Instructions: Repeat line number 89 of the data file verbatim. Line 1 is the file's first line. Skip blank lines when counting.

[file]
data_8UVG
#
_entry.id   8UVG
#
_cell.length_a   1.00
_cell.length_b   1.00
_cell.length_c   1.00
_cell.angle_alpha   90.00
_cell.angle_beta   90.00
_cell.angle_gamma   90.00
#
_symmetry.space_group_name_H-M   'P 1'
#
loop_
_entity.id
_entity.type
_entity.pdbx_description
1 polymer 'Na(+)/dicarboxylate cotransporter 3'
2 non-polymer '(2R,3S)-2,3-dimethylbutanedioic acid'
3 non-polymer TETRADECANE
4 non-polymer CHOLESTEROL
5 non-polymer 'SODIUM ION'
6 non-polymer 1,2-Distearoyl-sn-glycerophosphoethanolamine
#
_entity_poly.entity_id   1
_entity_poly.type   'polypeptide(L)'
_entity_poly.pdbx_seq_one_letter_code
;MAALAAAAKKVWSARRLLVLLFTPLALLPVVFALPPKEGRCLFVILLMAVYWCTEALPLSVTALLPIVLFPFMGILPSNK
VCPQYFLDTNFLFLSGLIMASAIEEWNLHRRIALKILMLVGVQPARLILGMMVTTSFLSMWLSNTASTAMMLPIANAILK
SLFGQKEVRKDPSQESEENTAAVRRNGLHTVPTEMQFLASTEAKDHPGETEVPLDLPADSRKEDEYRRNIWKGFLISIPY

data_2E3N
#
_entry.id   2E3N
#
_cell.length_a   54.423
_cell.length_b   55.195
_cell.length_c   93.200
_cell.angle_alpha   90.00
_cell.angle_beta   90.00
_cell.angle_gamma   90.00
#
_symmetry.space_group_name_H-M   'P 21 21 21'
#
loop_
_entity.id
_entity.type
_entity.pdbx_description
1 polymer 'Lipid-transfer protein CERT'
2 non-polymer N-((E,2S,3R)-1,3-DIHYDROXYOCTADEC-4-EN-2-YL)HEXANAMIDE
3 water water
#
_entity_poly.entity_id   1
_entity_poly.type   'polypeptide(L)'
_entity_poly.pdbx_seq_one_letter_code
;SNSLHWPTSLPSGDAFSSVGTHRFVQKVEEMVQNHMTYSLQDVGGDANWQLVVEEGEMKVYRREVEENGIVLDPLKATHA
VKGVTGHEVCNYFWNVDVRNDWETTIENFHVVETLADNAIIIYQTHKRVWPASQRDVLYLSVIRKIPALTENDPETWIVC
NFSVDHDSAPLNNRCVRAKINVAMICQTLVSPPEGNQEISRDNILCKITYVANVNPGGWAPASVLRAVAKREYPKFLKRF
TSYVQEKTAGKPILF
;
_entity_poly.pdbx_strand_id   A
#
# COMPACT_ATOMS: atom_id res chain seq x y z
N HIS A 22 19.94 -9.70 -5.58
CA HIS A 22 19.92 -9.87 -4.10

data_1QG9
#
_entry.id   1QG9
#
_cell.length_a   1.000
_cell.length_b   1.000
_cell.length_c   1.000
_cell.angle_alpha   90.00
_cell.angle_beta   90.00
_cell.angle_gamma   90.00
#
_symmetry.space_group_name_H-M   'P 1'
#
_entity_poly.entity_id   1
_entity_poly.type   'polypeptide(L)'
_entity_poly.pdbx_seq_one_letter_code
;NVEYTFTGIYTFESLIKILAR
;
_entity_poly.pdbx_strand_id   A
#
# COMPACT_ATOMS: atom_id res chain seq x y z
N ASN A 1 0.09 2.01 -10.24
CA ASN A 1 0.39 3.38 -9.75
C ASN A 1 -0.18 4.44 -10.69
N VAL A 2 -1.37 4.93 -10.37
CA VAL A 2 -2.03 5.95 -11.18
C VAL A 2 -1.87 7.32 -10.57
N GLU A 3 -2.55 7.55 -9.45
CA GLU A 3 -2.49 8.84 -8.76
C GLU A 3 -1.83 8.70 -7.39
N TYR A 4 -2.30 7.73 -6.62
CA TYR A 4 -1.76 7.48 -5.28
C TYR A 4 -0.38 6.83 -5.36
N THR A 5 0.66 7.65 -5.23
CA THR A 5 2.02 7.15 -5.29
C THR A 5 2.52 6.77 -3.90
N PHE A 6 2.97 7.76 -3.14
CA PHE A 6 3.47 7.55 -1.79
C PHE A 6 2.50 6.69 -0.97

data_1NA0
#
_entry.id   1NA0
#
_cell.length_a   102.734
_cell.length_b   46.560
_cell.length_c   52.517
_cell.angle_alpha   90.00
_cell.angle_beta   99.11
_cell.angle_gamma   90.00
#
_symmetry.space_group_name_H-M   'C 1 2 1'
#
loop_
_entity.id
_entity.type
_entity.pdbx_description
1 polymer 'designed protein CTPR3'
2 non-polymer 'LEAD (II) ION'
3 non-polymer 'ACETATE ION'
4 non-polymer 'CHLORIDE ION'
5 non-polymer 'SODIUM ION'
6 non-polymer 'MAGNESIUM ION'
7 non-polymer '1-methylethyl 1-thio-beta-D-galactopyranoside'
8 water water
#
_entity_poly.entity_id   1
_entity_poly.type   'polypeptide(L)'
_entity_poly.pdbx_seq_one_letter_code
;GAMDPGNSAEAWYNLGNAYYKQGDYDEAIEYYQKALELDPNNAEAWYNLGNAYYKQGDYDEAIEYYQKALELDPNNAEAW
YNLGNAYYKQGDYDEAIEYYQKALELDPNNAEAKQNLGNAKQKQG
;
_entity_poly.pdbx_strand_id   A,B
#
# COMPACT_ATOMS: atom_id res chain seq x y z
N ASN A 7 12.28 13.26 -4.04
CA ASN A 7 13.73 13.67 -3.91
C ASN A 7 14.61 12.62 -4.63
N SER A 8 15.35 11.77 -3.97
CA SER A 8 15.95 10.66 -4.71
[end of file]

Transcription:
N VAL A 2 -1.37 4.93 -10.37